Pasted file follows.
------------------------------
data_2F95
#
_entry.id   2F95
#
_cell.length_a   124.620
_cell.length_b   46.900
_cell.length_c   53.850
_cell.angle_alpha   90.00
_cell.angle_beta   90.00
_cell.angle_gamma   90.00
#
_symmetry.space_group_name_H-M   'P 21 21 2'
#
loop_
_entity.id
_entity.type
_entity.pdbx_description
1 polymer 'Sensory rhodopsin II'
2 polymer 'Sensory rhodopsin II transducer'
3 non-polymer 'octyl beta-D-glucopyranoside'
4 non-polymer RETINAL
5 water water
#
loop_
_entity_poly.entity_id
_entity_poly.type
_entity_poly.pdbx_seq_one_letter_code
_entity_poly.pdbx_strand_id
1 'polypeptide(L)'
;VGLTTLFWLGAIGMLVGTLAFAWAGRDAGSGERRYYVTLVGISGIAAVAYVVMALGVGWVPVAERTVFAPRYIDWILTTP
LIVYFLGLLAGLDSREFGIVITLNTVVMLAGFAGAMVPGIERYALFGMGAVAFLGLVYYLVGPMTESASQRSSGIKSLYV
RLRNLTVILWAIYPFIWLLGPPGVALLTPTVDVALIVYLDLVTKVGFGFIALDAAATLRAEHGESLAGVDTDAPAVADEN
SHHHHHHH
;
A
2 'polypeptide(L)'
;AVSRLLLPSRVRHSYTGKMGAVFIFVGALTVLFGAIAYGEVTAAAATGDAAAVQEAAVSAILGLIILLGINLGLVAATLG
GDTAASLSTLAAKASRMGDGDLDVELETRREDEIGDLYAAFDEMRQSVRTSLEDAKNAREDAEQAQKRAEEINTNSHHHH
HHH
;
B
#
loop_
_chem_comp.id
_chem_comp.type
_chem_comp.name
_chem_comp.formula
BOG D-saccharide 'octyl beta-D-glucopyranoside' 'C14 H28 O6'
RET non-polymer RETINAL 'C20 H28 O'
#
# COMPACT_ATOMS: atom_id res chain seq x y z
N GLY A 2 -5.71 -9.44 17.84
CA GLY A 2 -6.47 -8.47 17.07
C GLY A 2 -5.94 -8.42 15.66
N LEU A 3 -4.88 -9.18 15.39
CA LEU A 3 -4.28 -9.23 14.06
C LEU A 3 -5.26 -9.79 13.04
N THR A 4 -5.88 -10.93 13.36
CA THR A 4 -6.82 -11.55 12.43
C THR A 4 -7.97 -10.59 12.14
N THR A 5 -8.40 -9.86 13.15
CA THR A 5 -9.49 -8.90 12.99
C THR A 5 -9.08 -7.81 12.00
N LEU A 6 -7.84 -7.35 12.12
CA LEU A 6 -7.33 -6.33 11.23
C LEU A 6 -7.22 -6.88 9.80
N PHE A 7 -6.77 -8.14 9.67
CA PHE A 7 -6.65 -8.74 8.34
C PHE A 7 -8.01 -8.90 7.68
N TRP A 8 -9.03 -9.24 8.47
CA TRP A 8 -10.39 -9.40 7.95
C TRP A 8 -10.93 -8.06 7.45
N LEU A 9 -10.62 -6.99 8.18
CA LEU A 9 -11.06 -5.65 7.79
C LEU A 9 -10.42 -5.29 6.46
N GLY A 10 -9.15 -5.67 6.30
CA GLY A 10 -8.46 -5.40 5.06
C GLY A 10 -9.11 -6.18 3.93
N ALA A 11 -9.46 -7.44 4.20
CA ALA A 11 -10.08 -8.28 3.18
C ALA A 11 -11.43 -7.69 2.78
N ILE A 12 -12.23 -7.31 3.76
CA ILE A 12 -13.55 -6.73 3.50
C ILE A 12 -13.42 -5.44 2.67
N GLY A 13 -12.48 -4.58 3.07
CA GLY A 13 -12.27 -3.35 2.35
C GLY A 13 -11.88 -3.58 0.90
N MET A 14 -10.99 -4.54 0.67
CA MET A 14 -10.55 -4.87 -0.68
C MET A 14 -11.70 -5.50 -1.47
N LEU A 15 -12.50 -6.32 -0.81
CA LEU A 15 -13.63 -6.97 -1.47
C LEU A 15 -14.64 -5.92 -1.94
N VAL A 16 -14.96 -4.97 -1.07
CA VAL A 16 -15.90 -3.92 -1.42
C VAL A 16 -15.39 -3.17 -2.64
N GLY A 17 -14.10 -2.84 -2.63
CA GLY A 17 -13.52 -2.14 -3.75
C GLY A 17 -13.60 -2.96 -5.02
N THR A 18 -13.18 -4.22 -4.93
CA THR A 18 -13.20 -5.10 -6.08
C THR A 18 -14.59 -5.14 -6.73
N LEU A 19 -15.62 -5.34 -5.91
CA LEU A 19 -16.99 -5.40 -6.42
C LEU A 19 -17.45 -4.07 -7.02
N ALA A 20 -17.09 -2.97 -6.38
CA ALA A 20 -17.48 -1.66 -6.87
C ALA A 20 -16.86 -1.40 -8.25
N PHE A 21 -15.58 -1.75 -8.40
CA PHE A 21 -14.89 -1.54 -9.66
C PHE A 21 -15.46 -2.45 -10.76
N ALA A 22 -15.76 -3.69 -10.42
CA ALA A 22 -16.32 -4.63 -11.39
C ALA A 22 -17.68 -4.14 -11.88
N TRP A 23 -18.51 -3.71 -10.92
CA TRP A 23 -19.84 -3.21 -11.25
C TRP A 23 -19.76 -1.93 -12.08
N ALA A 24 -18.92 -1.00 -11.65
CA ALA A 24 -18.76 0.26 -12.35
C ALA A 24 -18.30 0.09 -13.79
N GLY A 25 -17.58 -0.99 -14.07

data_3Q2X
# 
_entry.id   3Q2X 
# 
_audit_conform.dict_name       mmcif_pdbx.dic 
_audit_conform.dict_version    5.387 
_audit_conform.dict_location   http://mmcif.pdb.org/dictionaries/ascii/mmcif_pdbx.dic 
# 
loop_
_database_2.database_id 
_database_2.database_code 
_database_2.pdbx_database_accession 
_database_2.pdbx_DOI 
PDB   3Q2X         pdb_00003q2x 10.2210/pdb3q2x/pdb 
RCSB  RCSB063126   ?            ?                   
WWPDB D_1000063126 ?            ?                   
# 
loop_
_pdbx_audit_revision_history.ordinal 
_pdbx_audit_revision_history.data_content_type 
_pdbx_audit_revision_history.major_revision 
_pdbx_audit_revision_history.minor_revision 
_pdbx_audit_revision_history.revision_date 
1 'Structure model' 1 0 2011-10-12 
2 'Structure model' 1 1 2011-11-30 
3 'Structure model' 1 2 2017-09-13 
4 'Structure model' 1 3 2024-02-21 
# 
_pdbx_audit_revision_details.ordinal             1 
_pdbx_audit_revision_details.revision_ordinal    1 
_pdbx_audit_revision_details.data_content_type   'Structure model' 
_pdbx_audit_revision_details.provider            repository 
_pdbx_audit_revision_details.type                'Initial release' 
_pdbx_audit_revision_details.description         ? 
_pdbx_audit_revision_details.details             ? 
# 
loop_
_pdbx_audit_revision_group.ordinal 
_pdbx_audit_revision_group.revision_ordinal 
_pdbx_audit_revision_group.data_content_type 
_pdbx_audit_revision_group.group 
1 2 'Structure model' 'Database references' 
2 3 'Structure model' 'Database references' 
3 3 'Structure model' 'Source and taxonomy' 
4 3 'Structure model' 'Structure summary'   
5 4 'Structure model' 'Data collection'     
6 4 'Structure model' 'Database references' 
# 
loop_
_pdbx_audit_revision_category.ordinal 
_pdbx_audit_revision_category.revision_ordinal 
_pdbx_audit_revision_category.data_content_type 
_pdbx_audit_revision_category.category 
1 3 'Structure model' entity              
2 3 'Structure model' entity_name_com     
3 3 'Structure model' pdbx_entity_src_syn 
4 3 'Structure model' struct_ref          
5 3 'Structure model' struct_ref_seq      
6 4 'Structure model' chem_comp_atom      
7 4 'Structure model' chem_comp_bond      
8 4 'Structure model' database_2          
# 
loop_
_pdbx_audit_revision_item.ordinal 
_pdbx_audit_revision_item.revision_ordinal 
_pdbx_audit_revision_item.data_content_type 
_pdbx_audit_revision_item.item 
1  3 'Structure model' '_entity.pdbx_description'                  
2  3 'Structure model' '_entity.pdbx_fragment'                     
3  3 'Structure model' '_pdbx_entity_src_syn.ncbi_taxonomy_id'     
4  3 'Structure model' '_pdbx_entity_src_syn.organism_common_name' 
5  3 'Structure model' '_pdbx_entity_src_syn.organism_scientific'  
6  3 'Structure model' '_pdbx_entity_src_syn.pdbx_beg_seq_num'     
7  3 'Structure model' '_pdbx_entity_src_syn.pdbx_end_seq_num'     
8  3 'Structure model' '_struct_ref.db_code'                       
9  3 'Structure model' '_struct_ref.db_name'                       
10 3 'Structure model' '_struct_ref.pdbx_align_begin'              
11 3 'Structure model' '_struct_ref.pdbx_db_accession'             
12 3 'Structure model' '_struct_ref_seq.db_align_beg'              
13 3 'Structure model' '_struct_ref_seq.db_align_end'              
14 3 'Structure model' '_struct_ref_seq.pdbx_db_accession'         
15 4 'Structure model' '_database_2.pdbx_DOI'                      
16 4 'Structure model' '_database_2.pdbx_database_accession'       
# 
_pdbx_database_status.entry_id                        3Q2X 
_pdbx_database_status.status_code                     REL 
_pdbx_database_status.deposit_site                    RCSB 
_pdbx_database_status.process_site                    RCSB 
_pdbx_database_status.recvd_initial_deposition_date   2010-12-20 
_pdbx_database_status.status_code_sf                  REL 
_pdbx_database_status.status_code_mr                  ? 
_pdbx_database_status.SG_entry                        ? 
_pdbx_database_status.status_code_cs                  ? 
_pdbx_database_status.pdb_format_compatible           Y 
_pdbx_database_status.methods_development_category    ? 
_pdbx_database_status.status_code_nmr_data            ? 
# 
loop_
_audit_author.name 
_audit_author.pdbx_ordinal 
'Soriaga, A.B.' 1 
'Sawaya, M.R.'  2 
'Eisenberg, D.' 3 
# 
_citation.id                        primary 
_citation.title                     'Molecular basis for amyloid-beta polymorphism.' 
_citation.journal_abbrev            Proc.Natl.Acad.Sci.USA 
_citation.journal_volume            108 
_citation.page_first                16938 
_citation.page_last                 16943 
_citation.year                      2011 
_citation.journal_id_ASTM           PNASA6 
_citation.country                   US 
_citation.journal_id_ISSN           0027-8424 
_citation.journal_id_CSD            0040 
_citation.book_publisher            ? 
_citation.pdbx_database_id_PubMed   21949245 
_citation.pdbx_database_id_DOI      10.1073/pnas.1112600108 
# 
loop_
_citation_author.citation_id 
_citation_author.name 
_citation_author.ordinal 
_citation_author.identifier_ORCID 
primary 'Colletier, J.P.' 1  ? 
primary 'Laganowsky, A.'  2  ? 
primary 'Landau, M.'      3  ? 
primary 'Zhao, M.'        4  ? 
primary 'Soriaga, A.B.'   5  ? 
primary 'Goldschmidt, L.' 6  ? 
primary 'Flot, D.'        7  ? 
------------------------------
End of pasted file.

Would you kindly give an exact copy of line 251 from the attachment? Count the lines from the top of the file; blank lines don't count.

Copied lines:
primary 'Goldschmidt, L.' 6  ? 